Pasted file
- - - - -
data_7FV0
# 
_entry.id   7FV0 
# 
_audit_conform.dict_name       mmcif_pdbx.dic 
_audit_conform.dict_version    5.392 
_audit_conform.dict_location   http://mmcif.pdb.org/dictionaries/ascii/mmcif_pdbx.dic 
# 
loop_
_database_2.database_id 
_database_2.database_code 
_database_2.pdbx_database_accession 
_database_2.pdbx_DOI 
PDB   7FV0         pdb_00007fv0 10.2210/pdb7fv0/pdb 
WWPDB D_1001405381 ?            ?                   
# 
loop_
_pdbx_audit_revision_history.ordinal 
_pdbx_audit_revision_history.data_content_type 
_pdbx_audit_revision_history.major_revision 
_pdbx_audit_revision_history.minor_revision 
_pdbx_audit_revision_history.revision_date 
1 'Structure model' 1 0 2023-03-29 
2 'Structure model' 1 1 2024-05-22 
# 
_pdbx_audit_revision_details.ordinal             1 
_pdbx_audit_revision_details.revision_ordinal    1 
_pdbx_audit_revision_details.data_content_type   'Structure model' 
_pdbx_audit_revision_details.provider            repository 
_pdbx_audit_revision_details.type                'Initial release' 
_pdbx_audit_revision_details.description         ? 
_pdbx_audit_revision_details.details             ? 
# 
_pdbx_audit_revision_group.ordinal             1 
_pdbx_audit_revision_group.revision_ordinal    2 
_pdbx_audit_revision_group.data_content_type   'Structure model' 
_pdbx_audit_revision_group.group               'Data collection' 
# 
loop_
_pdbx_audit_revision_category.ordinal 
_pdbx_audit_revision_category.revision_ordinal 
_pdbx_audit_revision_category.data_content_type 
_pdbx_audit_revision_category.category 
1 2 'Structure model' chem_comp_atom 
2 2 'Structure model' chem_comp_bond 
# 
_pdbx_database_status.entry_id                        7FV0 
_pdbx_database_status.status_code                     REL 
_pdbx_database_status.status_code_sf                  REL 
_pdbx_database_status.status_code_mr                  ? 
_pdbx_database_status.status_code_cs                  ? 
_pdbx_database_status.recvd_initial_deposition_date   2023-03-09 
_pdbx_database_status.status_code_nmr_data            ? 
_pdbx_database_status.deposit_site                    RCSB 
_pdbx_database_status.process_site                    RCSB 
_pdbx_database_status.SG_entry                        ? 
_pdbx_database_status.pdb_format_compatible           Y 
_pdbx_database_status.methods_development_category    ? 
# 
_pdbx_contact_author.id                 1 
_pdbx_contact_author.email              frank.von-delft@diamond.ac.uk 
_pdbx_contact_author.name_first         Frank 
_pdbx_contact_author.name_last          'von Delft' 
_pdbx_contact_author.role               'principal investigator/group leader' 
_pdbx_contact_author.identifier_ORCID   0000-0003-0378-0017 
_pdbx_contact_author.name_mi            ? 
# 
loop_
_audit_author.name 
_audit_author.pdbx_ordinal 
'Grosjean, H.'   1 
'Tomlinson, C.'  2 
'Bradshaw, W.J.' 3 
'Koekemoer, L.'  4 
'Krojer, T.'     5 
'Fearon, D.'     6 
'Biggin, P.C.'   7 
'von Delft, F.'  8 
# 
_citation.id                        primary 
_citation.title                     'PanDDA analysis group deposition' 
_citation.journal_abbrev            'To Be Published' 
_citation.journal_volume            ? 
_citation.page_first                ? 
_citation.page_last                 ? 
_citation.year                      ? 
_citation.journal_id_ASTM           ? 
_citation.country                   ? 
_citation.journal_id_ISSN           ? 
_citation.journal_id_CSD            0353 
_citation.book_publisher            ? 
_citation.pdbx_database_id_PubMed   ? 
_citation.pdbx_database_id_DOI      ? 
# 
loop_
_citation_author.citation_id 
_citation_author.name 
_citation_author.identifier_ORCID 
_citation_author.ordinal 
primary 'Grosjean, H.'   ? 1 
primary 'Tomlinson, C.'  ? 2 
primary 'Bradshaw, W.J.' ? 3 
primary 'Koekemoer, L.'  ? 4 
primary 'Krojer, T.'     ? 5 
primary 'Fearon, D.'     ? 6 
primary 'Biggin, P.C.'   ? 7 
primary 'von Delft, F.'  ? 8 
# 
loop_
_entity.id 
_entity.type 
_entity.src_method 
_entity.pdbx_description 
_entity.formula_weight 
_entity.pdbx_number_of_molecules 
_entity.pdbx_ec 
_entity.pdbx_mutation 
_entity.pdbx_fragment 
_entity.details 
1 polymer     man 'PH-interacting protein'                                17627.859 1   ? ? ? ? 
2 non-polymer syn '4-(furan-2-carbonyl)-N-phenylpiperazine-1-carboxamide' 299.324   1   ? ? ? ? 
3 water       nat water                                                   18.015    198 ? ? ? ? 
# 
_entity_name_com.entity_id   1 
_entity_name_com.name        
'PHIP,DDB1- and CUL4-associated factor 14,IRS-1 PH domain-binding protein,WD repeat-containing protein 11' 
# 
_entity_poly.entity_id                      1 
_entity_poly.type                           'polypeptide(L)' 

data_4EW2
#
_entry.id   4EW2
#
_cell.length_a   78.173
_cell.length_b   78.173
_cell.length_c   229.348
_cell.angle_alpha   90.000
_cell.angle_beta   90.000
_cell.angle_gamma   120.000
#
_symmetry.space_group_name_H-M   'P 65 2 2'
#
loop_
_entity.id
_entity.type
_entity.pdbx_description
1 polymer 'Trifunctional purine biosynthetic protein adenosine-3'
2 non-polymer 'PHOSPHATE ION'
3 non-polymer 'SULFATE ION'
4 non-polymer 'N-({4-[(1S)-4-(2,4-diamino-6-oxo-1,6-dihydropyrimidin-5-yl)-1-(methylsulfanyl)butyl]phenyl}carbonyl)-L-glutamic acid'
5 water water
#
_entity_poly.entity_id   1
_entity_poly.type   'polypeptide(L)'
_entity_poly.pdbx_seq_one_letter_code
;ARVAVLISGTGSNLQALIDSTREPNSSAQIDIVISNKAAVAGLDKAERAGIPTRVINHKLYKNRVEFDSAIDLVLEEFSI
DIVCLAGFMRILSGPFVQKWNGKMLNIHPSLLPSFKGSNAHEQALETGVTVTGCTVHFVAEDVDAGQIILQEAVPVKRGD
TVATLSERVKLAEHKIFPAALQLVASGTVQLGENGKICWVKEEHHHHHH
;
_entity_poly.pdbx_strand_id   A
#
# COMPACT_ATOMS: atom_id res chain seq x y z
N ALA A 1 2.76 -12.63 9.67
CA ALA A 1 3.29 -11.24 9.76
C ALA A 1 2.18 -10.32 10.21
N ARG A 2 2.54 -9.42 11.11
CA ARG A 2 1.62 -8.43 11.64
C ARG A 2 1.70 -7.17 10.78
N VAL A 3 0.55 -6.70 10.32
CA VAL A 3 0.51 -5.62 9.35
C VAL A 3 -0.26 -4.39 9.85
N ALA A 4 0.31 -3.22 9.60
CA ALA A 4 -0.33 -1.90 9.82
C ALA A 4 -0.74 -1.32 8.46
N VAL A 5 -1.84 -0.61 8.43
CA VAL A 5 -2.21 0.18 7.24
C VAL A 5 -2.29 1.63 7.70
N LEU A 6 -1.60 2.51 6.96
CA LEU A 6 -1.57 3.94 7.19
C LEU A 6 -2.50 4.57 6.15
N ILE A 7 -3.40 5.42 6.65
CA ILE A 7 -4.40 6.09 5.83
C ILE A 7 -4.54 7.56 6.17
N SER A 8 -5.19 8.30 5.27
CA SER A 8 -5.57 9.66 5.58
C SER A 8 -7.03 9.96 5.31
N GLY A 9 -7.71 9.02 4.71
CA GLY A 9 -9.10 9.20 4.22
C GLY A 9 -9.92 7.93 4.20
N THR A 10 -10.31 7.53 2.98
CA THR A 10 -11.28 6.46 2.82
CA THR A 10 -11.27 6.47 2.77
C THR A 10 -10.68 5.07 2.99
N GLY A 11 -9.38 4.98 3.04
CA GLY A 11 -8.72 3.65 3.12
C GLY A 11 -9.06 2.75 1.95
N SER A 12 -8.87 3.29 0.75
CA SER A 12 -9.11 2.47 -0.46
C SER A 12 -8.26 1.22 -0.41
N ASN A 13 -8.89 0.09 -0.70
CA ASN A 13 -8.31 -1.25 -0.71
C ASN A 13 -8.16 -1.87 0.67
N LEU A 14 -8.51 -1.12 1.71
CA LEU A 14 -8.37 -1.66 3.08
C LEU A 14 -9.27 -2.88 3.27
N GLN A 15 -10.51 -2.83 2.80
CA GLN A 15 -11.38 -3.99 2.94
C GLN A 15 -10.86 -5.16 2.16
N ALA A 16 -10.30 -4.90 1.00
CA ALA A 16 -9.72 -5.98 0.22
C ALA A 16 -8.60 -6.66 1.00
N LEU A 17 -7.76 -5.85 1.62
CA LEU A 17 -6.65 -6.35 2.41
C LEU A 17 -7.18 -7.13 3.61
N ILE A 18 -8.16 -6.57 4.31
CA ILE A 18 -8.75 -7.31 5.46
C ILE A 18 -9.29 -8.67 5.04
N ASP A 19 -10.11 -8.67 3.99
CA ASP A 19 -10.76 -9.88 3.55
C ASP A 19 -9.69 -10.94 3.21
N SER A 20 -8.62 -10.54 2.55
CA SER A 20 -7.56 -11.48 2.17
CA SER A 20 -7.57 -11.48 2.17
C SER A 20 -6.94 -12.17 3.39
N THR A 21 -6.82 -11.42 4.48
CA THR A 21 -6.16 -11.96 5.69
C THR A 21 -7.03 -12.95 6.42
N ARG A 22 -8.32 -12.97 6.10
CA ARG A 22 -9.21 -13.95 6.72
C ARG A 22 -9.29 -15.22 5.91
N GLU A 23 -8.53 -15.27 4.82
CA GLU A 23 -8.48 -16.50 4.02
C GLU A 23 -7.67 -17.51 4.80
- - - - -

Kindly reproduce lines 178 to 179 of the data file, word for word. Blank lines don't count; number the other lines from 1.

N LEU A 6 -1.60 2.51 6.96
CA LEU A 6 -1.57 3.94 7.19